The Path Towards Something Great
Growing up in Gloucestershire, England, Mike Hands spent his childhood immersed in the beauty of the natural world – constantly playing in the woods and streams. The love Mike has for the outdoors is a part of him, and he attests that being brought up in this environment is what has driven his interests in ecology organic gardening. Always an adventurous spirit, he spent many years in Africa and Central America working as a cartographer and then later with various development projects in these regions. It was during his work and travels in the tropics that Mike was exposed first hand to slash and burn agriculture. “Particularly when I was in some parts of Africa, walking through miles and miles of burnt Guinea savannah forests, it was just devastating seeing the effects.” He would never forget the scale of deforestation that he’d witnessed, and it would later provide inspiration for a major change in his life.
It came to a time when Mike Hands began to feel a little restless. He refers to it as a mid-life crisis that he sensed before it hit him. “So, I went back to school, Cambridge, where I enrolled in a two year masters specifically to get my teeth into this.” Fully immersed in the science of slash and burn agriculture, he tried to read everything that had previously been published on the subject. What came of this was the discovery that the information available on the ecology of slash and burn was incomplete and sometimes contradictory. This is when he realized that he would have to do things differently than they’d been done before. “I began to focus on the availability of nutrients being the major factor in slash and burn. It’s the reason that the systems fail that was the real question to me.” It is when the land becomes unfertile that the farmers turn towards slashing and burning new land. Mike knew that if he was able to figure out how to keep the nutrients in the system he would be well on his way to creating a new technique that would provide an alternative to continuous slash and burn agriculture.
What is different about the Inga approach that sets it apart?
During years of dedicated research looking at soil samples, crop productivity, and overall system health, Mike and his colleagues came across many important findings that would lead to the development of the Inga Alley Cropping system. He makes clear that they initially started looking at alley cropping as a viable alternative to slash and burn because others were already making claims that alley cropping was the sustainable solution to the problem. “It was the reason these (agricultural) systems fail that was the real question to me,” said Mike. The original prevailing mentality in creating alley cropping systems was to use small leaved, perennial legumes to establish the alleys. The small leaves take little time to decompose allowing them to breakdown in time for the nutrients to become available to the food crops growing in the alleys. In theory this is sensible, but many factors are involved that precede, and go beyond nutrient availability, to promote a healthy and successful alley cropping system.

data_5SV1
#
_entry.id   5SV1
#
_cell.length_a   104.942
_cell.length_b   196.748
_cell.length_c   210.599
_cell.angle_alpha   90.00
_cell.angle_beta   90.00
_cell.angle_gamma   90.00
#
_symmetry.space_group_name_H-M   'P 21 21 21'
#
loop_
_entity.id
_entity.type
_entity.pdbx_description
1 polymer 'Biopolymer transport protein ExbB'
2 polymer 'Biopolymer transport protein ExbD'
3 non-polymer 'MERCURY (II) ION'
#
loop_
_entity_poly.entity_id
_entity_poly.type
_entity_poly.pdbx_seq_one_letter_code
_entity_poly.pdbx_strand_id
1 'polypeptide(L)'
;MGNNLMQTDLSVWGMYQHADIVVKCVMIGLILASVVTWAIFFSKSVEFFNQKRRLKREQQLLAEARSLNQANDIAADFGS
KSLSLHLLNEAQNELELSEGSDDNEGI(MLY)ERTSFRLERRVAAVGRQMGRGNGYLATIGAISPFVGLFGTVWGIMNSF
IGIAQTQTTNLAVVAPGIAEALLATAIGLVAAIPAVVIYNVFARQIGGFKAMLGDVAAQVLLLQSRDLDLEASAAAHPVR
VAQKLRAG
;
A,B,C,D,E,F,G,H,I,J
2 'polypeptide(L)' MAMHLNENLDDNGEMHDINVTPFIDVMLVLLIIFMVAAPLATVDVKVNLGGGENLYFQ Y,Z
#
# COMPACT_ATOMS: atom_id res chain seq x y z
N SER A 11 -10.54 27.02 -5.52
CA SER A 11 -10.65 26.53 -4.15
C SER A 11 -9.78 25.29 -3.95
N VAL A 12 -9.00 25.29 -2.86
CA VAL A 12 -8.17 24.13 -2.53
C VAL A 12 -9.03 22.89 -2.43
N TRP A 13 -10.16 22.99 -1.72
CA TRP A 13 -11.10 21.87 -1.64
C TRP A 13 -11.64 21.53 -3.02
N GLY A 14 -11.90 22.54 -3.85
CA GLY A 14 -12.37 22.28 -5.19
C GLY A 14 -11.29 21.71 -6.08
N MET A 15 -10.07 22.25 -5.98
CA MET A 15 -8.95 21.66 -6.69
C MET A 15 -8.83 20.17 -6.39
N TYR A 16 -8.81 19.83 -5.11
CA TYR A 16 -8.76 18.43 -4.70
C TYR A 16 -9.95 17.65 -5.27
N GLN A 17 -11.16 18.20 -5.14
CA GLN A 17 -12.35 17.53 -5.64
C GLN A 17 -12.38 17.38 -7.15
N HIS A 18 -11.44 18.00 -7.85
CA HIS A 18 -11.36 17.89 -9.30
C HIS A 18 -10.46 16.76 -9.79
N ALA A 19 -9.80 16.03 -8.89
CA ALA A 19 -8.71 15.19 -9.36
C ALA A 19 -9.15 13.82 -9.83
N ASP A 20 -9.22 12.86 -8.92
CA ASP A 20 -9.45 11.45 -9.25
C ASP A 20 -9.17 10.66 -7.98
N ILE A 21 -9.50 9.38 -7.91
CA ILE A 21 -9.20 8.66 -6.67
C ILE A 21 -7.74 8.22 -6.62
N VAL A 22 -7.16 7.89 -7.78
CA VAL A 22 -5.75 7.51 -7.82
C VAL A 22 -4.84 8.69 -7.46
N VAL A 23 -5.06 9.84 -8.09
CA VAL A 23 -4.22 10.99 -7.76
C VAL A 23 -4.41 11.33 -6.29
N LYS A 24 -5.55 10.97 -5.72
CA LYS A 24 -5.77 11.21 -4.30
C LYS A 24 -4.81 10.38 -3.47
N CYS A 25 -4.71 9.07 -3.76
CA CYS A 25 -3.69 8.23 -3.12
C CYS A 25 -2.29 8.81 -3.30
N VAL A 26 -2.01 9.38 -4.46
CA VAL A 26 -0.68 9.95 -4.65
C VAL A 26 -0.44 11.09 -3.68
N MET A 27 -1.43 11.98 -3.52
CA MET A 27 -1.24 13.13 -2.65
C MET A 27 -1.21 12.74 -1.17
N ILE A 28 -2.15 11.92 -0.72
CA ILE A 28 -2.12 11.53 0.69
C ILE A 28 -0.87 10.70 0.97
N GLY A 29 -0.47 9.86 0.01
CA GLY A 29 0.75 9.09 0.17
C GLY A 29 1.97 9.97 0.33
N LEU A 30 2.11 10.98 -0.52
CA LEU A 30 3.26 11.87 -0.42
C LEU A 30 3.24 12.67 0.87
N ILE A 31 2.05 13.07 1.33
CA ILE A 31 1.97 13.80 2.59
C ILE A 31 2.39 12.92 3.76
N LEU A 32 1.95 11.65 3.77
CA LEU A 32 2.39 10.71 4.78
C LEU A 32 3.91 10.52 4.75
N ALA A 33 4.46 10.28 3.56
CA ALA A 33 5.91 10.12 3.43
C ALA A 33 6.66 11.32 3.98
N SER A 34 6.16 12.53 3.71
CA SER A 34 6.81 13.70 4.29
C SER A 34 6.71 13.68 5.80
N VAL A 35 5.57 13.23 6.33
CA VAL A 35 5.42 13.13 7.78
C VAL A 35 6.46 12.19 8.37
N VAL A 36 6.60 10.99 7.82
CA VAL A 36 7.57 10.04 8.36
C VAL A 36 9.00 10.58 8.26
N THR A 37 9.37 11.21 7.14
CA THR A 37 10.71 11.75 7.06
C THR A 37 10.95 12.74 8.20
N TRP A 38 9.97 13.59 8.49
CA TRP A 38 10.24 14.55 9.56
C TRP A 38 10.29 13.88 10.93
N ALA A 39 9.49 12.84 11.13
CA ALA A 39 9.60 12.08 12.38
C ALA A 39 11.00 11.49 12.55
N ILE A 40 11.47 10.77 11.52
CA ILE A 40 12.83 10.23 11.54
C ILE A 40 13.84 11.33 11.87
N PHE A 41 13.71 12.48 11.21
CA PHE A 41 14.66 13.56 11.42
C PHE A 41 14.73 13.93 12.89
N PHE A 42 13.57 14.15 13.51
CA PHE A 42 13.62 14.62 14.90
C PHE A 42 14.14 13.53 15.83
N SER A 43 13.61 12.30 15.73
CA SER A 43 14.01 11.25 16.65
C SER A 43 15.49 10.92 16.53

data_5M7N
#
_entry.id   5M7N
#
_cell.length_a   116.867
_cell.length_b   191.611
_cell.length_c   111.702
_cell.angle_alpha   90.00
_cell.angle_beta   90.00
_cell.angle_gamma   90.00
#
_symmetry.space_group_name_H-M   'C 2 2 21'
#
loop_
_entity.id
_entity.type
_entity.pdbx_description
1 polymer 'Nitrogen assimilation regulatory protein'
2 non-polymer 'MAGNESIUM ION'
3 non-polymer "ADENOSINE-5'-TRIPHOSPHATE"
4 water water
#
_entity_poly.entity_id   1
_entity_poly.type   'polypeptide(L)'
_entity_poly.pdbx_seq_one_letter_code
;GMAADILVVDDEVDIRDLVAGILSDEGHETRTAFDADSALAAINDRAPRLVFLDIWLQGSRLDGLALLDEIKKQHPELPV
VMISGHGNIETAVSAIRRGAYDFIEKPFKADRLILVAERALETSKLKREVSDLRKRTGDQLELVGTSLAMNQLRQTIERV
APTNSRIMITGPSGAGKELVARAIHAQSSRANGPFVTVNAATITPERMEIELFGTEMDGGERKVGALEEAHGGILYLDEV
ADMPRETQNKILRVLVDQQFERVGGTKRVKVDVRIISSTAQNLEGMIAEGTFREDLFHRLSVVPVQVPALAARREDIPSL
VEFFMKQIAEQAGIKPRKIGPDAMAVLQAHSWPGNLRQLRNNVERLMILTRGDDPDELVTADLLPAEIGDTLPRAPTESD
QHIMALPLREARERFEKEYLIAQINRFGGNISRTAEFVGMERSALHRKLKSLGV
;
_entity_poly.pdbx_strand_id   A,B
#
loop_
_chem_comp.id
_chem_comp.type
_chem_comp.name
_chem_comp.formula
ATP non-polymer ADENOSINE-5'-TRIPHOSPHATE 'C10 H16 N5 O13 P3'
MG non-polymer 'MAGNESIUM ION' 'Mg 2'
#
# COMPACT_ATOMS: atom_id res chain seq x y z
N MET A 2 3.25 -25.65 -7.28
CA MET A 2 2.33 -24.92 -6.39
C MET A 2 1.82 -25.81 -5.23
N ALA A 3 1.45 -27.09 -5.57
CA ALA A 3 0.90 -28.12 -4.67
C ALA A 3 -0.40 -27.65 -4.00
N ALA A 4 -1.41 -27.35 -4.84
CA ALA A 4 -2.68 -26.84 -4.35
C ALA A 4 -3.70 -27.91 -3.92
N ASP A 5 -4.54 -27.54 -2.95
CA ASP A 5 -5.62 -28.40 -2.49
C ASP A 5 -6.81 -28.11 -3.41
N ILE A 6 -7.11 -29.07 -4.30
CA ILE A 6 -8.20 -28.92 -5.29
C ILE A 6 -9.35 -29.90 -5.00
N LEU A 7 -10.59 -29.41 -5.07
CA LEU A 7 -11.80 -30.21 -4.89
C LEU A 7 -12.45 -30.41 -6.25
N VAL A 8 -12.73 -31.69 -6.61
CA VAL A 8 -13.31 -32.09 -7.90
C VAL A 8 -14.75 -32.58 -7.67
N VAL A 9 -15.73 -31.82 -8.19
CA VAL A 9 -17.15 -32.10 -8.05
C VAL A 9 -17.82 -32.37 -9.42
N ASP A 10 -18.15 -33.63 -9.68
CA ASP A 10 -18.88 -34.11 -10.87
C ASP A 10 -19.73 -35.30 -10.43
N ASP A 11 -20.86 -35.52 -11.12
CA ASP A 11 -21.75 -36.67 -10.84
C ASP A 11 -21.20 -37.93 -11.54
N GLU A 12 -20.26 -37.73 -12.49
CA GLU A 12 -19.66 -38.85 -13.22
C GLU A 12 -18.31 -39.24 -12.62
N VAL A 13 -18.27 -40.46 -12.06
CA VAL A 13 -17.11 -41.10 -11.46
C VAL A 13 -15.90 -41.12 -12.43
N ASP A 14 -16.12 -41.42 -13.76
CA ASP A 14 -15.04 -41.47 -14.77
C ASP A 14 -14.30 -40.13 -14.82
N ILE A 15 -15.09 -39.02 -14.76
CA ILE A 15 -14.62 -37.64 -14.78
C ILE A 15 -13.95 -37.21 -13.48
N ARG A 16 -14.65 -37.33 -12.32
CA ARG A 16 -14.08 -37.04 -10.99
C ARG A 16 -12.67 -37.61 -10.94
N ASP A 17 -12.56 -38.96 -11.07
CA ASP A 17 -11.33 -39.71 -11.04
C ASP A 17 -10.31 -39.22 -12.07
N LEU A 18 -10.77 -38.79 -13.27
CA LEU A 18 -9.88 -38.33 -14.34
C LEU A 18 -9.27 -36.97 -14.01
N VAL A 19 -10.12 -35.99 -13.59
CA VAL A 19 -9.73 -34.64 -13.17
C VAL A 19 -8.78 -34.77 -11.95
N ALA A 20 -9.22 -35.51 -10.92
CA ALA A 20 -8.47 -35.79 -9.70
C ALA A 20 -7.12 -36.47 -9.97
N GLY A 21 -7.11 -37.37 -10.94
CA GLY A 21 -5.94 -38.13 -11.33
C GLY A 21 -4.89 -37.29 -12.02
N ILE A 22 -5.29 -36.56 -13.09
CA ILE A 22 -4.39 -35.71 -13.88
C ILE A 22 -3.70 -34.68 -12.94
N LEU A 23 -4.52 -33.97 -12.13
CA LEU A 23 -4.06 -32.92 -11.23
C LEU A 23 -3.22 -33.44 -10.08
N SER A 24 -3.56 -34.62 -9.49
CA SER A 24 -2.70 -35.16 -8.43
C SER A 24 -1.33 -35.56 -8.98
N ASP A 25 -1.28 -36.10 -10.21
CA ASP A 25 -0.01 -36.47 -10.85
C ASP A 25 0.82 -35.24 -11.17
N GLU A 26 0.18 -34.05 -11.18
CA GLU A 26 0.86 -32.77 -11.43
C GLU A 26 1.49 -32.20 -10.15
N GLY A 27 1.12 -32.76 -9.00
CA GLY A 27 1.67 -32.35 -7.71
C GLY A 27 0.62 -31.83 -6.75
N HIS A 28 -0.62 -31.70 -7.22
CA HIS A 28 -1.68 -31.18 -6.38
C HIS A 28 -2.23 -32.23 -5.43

Mike’s team discovered, early on, that the species suggested for intercropping in these tropical regions – Gliricidia sepium and Erythrina fusca – weren’t providing adequate weed suppression, enough food for the soil food web, or enough cover on the soil to prevent evaporation. When setting up the field trials, there was an idea to try some varieties of Inga, a perennial legume tree species that grows in the tropics. Although it came against the advice of some regional advocates, Mike decided to include Inga along with the other trial species. Unlike the plots containing Gliricidia and Erythrina, the alley cropping experiments in involving Inga had some very impressive results. Inga was already being used as a shade tree on coffee plantations in the region, but it’s effectiveness in annual cropping systems was initially surprising. In addition to finding a suitable perennial plant species for use in the alleyways, one other aspect of the experiment proved to be the link to understanding why the Inga was so much more effective than its counterparts in experimentation. Different nutrients were the other variable (beyond different legume species) that was experimented with in these trials. The second discovery about growing crops on this land, that had just been slashed and burnt, came in the crop’s overwhelming positive response to phosphorus compared to other nutrients. While speaking with Mike it was clear that one element was key to establishing and maintaining the productivity of these agricultural systems – phosphorus.